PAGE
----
White Rose University Consortium logo
University of Leeds logo University of Sheffield logo York University logo

The Emotions - Biology,Language and Culture

Bird, Angela (2014) The Emotions - Biology,Language and Culture. PhD thesis, University of Sheffield.

Text (Thesis)
Copy of Copy of FINAL DRAFT - thesis.pdf
Available under License Creative Commons Attribution-Noncommercial-No Derivative Works 2.0 UK: England & Wales.

Download (2309Kb) | Preview


Philosophers, and theorists in other disciplines, have disagreed over the character, function and mechanisms of emotions. Amongst the persistent issues that have arisen is the question of what exactly emotions are. Are they a vivid perceptual awareness of physiological processes? Evaluative judgments? Dispositions? Neurophysiological states? Or perhaps an aggregate of some or all of the above? Typically, theorists who study the emotions have tended to divide into two camps. On the one hand there are those who adopt a broadly biological / adaptationist perspective, which emphasises the corporeal nature of emotions. On the other side of the divide are those who adopt a socio-constructivist perspective, which emphasises the cognitive nature of emotions. Proponents of the biological stance have tended to favour universal, basic emotions whilst socio-constructivists tend to favour the more exotic. In support of the latter approach a significant literature has emerged from ethnography, anthropology and cognitive linguistics. This literature adopts a “lexicocentric” perspective on the emotions. The biological/adaptationist perspective seems to capture something important and right about the essential nature of emotions. However, the aim of my thesis is to demonstrate that the basic emotions theory, as characterised by Ekman, is weakened by its failure to pay attention to, and fully to engage with, the literature regarding the effect of language on our emotional landscape, an area which has ostensibly been the domain of the social constructionist. I argue that what is required is a linguistically inclusive theory of emotion. Such a theory acknowledges that any coherent and comprehensive theory of emotion must include a robust linguistic and cultural element.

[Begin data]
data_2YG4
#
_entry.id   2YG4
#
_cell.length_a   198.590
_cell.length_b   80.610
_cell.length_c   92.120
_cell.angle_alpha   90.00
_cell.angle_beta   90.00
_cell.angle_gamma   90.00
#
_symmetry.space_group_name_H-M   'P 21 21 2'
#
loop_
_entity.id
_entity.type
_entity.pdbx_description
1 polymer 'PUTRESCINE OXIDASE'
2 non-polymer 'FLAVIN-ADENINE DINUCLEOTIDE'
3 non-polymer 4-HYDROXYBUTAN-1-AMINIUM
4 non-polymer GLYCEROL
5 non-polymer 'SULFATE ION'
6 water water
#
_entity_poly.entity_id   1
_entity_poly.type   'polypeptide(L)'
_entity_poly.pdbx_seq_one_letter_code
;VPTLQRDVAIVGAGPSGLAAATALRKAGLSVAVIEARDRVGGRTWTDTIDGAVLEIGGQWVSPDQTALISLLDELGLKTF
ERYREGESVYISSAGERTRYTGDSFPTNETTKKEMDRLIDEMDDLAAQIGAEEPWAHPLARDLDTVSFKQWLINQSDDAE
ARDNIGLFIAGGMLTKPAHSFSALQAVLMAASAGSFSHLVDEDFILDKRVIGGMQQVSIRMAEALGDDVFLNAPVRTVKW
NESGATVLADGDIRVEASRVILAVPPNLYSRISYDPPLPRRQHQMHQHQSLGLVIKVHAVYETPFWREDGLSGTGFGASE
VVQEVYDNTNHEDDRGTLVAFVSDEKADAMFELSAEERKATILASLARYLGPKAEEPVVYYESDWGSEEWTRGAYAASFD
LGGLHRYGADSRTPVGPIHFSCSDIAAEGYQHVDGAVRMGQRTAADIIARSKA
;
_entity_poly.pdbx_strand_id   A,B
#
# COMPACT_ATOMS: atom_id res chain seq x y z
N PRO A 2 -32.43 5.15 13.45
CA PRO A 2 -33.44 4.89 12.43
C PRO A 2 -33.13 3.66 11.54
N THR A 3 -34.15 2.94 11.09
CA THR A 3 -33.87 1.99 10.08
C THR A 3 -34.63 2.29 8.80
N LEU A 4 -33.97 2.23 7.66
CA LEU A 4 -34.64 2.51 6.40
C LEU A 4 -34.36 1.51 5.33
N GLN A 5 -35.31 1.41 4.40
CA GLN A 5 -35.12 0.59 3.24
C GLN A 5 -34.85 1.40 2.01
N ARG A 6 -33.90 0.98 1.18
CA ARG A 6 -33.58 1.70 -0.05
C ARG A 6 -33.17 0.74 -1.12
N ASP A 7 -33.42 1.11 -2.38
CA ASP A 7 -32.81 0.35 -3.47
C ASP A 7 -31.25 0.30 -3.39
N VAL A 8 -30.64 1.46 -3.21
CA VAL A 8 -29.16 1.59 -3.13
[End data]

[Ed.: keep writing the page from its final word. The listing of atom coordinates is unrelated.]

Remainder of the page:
Item Type: Thesis (PhD)
Academic Units: The University of Sheffield > Faculty of Arts and Humanities (Sheffield)
The University of Sheffield > Faculty of Arts and Humanities (Sheffield) > Philosophy (Sheffield)
Identification Number/EthosID: uk.bl.ethos.701733
Depositing User: Miss Angela Bird
Date Deposited: 23 Jan 2017 09:29
Last Modified: 12 Oct 2018 09:33
URI: http://etheses.whiterose.ac.uk/id/eprint/7596

You do not need to contact us to get a copy of this thesis. Please use the 'Download' link(s) above to get a copy.
You can contact us about this thesis. If you need to make a general enquiry, please see the Contact us page.

Actions (repository staff only: login required)